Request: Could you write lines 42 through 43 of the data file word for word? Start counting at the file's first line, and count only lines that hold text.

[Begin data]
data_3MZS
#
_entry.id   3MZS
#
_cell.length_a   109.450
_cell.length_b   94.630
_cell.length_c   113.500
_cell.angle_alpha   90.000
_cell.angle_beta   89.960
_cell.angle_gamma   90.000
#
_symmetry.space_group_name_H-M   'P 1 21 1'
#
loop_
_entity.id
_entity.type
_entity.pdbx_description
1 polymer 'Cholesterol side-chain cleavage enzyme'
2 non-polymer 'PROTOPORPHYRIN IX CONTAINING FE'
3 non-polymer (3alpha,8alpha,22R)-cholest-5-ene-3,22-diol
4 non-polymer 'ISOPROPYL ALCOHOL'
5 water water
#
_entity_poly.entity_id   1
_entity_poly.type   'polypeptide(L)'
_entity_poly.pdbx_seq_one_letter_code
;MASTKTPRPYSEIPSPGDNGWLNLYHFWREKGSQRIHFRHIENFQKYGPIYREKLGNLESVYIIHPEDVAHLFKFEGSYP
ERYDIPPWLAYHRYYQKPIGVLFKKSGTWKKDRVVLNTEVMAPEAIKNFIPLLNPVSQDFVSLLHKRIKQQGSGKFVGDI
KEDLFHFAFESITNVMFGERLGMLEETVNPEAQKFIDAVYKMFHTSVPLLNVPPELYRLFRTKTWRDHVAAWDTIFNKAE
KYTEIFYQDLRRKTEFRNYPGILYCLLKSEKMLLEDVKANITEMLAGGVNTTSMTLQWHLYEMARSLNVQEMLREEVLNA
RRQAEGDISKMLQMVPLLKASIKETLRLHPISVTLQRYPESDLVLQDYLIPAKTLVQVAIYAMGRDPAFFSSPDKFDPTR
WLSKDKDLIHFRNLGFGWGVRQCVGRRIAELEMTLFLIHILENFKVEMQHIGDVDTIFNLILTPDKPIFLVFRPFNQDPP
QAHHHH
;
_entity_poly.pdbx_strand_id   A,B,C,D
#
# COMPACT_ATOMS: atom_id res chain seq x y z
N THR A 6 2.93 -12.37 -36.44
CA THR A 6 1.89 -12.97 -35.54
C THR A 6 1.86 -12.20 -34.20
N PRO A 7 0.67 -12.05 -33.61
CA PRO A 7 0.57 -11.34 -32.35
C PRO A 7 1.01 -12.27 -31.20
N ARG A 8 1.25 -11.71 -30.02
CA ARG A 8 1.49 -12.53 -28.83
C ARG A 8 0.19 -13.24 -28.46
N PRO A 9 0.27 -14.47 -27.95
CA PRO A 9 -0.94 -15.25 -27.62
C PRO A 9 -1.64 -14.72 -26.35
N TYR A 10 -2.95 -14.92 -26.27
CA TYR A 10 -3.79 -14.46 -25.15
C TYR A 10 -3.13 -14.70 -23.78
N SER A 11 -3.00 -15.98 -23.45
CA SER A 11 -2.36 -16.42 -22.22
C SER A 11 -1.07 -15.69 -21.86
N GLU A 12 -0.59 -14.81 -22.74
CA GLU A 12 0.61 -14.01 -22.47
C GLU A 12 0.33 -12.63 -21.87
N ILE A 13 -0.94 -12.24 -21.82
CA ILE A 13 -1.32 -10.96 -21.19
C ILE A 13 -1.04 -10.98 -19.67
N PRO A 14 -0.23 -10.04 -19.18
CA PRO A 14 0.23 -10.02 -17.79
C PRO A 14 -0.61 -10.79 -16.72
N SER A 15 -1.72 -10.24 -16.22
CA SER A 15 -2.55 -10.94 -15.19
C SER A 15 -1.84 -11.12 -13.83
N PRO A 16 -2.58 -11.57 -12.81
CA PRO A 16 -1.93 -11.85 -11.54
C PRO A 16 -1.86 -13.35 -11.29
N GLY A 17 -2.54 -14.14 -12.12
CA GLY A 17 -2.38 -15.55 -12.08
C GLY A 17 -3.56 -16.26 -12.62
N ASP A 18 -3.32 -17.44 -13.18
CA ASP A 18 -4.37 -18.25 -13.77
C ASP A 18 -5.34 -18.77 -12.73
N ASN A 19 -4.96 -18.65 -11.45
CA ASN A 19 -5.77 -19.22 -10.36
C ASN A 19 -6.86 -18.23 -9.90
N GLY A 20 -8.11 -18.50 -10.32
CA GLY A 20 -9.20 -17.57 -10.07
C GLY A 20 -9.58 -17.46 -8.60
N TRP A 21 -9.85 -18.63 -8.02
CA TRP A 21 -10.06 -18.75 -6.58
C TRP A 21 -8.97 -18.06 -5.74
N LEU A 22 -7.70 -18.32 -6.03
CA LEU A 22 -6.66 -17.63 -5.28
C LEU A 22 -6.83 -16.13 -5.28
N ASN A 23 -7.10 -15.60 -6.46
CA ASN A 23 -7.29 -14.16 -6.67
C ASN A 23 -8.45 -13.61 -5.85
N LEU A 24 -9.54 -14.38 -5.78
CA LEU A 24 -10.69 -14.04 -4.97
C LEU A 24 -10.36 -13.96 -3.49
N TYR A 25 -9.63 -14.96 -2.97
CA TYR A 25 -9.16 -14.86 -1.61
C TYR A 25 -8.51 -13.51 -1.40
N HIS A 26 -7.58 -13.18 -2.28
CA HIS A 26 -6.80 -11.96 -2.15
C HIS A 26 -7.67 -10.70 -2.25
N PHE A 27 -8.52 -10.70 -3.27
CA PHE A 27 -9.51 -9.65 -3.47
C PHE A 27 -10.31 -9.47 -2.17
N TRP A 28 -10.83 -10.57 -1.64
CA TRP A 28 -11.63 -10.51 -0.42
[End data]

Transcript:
CA PRO A 7 0.57 -11.34 -32.35
C PRO A 7 1.01 -12.27 -31.20